Press Releases | Overtime

News from EPI EPI President Heidi Shierholz welcomes Department of Labor final rule to raise overtime threshold

Today, the U.S. Department of Labor published the final rule to raise the salary threshold for exemption from overtime pay.  

“We are thrilled to see the final rule issued to update overtime protections under the Fair Labor Standards Act. This action is projected to give overtime protections to 4.3 million workers and increase the wages of working people by $1.5 billion annually. Further, the rule is an important step toward correctly valuing one of the most precious resources workers have—their time,” said EPI President Heidi Shierholz. “This rule is an essential milestone in creating a stronger, fairer economy.”

When the rule is fully phased in—which will happen over the next eight months—salaried workers making less than $1,128 per week ($58,656 per year for a full-time, full-year worker) would become automatically eligible for overtime pay at a rate of time and a half when they work more than 40 hours in a week, even if they are a manager, supervisor, or highly credentialed professional (also called an EAP employee). The final rule will also automatically update the threshold every three years to ensure that the threshold’s protection does not diminish as prices and wages in the economy rise.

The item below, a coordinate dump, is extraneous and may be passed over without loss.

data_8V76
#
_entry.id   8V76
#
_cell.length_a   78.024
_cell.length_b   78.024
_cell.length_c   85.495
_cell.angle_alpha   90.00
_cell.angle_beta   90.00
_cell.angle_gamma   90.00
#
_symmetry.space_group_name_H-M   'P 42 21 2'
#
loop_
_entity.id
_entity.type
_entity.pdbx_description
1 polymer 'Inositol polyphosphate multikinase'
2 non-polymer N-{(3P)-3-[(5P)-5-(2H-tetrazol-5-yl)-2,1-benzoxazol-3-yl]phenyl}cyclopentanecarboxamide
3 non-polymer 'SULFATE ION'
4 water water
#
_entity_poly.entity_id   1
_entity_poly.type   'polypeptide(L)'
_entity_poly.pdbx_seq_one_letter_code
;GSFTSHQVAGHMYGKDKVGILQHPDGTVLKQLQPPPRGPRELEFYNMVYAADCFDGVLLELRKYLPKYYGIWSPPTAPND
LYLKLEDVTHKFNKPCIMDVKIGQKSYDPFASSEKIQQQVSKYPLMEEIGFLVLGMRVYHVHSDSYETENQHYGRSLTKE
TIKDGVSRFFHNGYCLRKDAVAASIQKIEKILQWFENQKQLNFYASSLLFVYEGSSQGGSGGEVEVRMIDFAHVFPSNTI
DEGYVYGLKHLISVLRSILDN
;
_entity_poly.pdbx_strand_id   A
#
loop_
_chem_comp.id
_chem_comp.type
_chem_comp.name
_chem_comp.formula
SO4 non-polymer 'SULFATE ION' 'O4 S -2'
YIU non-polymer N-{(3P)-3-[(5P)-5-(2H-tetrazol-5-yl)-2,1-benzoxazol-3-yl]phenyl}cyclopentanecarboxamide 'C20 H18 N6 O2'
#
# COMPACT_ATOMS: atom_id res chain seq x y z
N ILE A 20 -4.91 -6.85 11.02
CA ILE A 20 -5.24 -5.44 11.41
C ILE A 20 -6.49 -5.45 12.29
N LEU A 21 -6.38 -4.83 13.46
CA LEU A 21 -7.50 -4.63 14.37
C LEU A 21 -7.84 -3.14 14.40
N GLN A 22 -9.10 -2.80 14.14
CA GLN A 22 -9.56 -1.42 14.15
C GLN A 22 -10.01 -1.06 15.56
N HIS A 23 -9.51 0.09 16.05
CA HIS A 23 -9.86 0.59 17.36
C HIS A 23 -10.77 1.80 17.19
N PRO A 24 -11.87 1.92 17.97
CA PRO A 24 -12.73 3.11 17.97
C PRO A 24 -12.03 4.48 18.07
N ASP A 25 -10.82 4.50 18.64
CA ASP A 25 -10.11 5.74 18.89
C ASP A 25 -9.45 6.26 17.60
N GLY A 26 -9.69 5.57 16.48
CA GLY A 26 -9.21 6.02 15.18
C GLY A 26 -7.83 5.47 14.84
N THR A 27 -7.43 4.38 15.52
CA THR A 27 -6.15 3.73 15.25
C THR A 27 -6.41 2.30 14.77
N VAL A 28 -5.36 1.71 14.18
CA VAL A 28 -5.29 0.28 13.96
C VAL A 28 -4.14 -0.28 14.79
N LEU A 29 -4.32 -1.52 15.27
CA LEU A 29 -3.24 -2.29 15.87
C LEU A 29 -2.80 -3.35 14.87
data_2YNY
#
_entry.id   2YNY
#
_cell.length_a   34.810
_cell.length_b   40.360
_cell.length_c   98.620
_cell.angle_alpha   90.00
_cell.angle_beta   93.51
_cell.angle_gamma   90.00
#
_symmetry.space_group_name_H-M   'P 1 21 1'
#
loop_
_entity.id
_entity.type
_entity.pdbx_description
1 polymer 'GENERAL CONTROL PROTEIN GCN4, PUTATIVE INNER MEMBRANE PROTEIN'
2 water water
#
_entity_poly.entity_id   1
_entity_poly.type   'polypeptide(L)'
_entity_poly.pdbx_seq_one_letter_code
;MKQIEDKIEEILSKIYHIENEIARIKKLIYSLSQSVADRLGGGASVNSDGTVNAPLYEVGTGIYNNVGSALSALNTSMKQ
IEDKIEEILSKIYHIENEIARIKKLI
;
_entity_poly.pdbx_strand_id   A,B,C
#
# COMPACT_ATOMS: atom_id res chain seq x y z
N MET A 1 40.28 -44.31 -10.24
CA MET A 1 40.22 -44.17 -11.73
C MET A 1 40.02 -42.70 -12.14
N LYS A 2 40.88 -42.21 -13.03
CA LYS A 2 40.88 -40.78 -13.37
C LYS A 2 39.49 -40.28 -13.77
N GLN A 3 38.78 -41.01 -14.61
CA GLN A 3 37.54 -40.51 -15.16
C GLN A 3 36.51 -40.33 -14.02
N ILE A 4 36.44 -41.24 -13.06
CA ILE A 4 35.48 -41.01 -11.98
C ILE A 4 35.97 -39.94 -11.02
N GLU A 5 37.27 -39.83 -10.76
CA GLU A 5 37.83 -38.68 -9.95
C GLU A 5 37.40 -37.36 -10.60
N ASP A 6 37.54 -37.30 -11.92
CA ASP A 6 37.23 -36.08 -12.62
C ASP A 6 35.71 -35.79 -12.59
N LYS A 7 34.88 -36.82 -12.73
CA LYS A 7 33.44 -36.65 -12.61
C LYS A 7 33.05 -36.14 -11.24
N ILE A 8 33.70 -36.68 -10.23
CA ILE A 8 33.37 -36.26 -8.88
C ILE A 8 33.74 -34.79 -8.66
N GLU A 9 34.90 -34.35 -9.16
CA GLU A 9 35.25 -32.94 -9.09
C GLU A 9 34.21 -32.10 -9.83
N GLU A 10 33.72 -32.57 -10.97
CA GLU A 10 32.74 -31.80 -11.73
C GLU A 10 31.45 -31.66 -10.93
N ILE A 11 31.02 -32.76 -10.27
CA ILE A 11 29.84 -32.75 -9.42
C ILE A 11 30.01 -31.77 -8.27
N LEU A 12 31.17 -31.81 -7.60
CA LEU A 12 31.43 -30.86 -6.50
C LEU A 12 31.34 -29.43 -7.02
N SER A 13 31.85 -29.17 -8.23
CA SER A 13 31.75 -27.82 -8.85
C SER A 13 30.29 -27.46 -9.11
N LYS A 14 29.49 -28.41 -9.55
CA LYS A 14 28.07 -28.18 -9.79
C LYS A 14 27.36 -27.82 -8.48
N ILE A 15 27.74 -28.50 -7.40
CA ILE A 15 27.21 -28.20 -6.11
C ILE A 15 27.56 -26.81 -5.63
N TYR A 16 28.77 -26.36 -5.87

The overtime threshold has not been properly updated for nearly 50 years, leaving millions of workers who should be covered without basic overtime protections under the Fair Labor Standards Act. Currently, a worker making just $36,000 a year can be required to work 50- or 60-hour work weeks with no additional pay. This proposal would ensure that employers have “skin in the game” when they ask these workers to work long hours. And as a result, these workers will either get those extra hours back or they will get higher wages when they do work long hours—whether through salary increases or by earning time-and-a-half overtime pay. 

As former Chief Economist at the U.S. Department of Labor from 2014–2017, Shierholz worked closely on the Department’s economic impact analysis for the 2016 overtime regulations that would have extended and strengthened overtime protections for millions of workers. Unfortunately, that regulation was first challenged in court by both conservative state attorneys general and by the business lobby, overturned by a Texas district court judge, and then was ultimately replaced by a weaker standard under the Trump administration.

Read EPI’s latest analysis and public comment in support of the proposed version of the new rule. 

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